USCIS Processing Times

Processing times have been released for USCIS applications. They are updated as of February 29, 2016. These are available for the service centers. Applications that are processed through the local field offices are not available in these updates. H-1B extensions are still taking an excruciatingly long time. Vermont is backed up to July 20, 2015. California is backed up to September 18, 2015. They are pretty much demanding that premium processing is needed for a timely decision. U visa applications are badly backed up. Employment authorization applications are also taking a long time. That is why there have been so many transfers to different service centers. Notably, there are still not available processing times for applications that are pending at the Potomac Service Center in Arlington, Virginia. Many Family-Based petitions, DACA, and Employment Authorization applications are being processed at the Potomac Service Center, which is designated as YSC in the receipt notice.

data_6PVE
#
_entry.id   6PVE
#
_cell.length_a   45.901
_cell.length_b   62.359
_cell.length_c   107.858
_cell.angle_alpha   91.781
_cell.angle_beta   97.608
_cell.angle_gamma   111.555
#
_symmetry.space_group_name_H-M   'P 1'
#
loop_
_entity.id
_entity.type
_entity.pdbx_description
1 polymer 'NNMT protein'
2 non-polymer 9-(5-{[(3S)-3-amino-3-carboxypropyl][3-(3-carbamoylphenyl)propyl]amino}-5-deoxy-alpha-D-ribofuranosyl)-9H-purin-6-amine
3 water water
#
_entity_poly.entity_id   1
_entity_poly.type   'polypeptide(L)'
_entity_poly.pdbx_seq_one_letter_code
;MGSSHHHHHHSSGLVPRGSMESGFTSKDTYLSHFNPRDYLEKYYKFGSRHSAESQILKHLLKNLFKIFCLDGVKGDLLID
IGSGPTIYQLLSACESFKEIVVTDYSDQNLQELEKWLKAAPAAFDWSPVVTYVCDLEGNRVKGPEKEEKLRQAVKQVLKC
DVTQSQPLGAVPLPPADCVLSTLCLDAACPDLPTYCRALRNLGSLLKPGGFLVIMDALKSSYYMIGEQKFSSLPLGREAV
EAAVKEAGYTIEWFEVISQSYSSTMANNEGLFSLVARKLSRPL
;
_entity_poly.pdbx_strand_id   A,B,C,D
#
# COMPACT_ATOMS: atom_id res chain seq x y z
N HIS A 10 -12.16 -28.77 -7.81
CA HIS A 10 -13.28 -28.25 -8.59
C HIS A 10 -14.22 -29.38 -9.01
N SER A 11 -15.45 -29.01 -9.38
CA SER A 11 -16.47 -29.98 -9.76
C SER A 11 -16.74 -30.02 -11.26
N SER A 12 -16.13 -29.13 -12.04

USCIS Conference Highlights

Highlights from a Recent SCOPS Teleconference

Periodically, Service Center Operations Directorate has a teleconference or meeting with AILA to inquire upon important issues relating to USCIS petitions and applications. Here are some highlights from the teleconference with SCOPS earlier this month.


H-1B change of status and extension of status applications continue to take a frustratingly long time and there is little action on USCIS’ behalf to mitigate that problem. Their best advice is to file as early as possible.

If the petitioner files a Power of Attorney and includes it with the petition, the attorney can sign the forms for the petitioner on an employment-based petition.

Green Cards will not contain a hyphen. They will put a space instead, i.e. Smith Diaz instead of Smith-Diaz.

Both the Texas Service Centers and Nebraska Service Centers will follow Matter of H-V-P. This is an important AAO decision for National Interest Waiver cases.

USCIS confirmed that they adjudicate cases FIFO – First in First Out.

USCIS is actively processing U visa cases.